(Sale ends at midnight ET, 10/26/21.)
Planès knows exactly how much of himself to impose and how much to leave alone. He is not averse to an occasional exaggeration, but never loses sight of the whole. Clarity, both of note and of vision, is paramount.
While Hough’s approach to Kreisleriana is supremely lyrical, he is especially adept at capturing the sudden, unsettling shifts of tone and mercurial mood swings. Embarking on the great C major Fantasie, we are transported to a realm of almost ideal beauty.
A Gramophone Editor's Choice! It’s rare to find interpretations that marry insight and naturalness, and that sends this recording to very near the top of an imposingly tall heap.
Roth conducts his group with gusto - the thickest textures in Le sacre and Petrushka become crystal clear; his rhythms are lighter than many listeners will be used to, taking us back to the dance while adding an extra layer of buoyancy to the performances.
A more thrilling performance of Paderewski's Polish Fantasy is hard to imagine. Combining an unfamiliar yet worthy work with Paderewski’s signature warhorse, freshly reconceived and proudly resplendent, makes this release a rare treat.
A Gramophone Editor's Choice! Semenzato and Richardot are tremendous. Minasi and his musicians bring all the drama of Italian opera, highlighting the gamut of Baroque affects with unapologetically extravagant gestures.
Vocal forces of just 10 singers supported by the same number of instrumentalists bring a level of intimacy that is entirely appropriate to this programme of 17th-century music reflecting on the Passion.
Gli Incogniti, under stylistically assured direction, captures this music’s mercurial temperament with panache. Crisp articulation, eloquently shaped phrasing, and a shared enthusiasm for Emanuel Bach’s elusive idiom enlivens the music at every turn.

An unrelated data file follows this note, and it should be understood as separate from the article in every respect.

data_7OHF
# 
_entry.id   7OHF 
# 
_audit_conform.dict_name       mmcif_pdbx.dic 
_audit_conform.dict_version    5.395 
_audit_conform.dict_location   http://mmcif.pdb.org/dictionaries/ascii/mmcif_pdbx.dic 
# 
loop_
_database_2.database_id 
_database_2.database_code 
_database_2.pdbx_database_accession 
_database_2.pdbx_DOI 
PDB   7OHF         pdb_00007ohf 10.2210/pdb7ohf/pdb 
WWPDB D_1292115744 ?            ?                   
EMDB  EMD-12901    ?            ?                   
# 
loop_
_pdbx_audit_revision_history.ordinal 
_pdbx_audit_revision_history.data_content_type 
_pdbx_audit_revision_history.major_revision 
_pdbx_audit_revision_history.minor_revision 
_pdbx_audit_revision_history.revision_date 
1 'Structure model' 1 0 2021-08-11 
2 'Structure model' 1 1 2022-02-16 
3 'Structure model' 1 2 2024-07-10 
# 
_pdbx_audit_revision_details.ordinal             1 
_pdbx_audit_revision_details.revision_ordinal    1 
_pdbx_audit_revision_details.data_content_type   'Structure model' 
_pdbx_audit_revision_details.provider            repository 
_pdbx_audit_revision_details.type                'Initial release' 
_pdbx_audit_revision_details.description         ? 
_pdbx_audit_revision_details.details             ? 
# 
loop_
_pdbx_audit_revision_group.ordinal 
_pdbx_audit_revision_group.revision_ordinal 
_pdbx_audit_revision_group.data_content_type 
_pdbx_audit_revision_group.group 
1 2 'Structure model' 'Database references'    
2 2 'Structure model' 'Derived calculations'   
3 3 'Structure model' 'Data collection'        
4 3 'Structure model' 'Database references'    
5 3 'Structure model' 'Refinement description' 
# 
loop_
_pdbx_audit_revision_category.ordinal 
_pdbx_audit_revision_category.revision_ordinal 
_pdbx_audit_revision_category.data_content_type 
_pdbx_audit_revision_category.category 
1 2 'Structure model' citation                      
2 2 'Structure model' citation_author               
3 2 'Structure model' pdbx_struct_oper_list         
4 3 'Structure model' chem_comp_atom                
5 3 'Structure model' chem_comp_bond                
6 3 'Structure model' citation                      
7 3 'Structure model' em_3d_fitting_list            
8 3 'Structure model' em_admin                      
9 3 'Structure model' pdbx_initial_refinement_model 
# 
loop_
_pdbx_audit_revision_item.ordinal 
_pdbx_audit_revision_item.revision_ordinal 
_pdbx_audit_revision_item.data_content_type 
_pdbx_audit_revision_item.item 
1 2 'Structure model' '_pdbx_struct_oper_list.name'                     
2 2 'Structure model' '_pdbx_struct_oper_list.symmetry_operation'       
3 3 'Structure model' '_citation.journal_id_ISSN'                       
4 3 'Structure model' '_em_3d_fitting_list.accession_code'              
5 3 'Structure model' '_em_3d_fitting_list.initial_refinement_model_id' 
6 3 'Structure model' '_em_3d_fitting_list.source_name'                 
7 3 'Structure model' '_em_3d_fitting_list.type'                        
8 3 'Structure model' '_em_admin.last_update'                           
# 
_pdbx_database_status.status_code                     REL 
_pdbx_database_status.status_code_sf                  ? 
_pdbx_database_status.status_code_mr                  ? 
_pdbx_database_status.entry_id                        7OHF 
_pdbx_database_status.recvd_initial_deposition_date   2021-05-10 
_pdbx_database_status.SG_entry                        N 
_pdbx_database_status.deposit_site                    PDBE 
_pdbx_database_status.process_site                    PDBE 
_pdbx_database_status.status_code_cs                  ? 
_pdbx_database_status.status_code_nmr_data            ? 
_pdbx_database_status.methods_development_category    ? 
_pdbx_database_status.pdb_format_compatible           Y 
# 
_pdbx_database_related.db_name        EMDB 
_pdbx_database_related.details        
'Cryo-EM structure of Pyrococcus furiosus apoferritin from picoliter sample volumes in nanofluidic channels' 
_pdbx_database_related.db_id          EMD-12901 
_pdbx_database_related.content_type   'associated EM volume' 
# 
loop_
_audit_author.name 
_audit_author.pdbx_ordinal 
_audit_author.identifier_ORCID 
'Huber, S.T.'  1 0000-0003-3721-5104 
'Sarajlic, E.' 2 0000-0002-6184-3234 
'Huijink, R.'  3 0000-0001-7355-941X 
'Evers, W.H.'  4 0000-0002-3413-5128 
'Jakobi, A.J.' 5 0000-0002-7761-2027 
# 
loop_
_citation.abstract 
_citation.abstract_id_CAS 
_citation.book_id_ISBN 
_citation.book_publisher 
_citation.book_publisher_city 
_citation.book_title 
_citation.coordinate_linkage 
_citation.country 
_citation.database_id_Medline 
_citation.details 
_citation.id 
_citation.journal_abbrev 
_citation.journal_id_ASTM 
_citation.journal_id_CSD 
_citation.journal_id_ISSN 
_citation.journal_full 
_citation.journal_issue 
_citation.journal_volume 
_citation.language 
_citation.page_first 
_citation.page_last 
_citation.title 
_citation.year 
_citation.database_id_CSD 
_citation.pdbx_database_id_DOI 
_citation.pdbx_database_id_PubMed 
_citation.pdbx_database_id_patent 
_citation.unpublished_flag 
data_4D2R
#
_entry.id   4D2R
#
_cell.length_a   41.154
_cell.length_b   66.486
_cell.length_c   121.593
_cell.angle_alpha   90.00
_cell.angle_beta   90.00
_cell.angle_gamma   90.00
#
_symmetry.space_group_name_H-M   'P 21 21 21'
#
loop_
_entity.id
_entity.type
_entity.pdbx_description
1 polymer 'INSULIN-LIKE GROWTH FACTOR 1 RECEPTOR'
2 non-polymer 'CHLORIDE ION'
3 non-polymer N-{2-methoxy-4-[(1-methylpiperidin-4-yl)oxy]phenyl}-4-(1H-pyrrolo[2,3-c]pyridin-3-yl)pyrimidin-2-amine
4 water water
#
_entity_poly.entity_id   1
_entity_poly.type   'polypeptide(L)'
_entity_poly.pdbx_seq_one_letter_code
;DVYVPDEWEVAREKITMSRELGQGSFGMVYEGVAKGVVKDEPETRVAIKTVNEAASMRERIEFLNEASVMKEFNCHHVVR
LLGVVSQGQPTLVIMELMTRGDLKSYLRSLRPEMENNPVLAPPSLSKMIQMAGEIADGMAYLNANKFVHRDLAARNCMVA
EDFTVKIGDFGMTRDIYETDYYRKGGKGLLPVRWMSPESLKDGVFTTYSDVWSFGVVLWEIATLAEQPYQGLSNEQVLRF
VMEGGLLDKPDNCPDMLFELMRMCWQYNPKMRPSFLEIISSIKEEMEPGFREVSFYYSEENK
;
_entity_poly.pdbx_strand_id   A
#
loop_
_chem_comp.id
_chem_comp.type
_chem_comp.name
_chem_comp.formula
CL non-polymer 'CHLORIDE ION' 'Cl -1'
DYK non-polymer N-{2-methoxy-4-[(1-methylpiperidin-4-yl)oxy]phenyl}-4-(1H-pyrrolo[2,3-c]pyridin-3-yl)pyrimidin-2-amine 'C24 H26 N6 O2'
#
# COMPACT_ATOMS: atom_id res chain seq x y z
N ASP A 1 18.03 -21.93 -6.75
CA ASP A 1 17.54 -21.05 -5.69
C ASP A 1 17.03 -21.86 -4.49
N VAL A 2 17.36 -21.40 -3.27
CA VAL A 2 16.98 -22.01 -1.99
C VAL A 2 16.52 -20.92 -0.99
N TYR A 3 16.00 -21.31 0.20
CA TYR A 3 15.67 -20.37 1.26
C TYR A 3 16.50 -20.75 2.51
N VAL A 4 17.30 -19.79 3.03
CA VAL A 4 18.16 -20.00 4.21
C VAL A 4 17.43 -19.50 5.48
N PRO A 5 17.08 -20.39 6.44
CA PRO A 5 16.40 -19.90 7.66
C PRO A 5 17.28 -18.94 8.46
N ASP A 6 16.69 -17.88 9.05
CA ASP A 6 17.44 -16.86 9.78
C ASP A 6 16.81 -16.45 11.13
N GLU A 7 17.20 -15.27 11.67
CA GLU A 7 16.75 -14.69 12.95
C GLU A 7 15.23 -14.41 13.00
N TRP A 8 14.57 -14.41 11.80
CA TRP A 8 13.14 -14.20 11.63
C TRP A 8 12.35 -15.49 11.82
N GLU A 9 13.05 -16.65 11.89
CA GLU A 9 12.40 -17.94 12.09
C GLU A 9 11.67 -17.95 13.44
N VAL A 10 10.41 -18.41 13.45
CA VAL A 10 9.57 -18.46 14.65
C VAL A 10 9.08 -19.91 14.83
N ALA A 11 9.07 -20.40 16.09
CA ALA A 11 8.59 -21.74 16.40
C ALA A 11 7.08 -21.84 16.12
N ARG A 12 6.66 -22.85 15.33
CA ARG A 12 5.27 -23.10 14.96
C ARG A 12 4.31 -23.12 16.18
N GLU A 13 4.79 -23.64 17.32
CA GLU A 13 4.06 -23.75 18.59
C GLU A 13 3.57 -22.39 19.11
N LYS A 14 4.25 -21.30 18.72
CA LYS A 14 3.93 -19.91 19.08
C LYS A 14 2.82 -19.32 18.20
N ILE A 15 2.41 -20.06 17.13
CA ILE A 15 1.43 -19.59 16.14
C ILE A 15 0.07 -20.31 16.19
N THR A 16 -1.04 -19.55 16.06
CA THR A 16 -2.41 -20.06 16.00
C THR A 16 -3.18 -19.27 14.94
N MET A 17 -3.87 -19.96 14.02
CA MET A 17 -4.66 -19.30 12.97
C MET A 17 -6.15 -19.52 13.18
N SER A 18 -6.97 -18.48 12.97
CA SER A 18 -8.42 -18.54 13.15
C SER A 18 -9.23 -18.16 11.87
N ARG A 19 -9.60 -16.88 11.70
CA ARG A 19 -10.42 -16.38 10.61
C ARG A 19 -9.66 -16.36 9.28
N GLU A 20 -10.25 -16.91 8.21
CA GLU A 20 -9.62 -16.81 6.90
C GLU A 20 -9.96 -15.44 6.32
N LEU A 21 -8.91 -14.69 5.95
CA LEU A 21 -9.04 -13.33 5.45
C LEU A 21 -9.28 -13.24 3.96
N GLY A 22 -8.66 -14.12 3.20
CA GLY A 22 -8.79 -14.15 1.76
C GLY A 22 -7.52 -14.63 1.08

With its colorful and expressive dissonance, and references to earlier musical styles, McDowall’s music requires singers who can marry unflinching accuracy with passionate communication. Stephen Layton and his forces deliver these qualities in abundance.
Fresh-faced charm pervades this astutely curated disc. Far from a marriage of convenience, long-standing duo partners Lewis and Osborne complement each other perfectly. In short, this is pure enjoyment from start to finish.
These works are here to stay, in the distinguished line of études stretching back via Debussy to Chopin. They require even more virtuosity, sometimes of a brain-teasing sort, and Danny Driver supplies it all.
A Gramophone Editor's Choice! Especially fetching is the empathy between Faust and Queyras, with total mutual understanding of phrasing and rubato. All in all this really is an outstanding recording.
The ensemble’s sound is clean and ingenuous throughout: boyish sopranos and altos are balanced by fresh-voiced tenors and basses, intonation is nigh flawless, the recording limpid.
To call this a concept album would be to diminish its power and timeliness. It is both a meditation on the fragility of life and a Bergmanesque game of chess with Death, for which Hough has laid out his pieces and pawns in a masterstroke of programming.
There’s an exuberance about the quintet especially that is carried forward into some of the fantasy pieces. But the virtues of the Wanderer’s playing, their immaculate ensemble and balance, really come into their own in the numbered trios.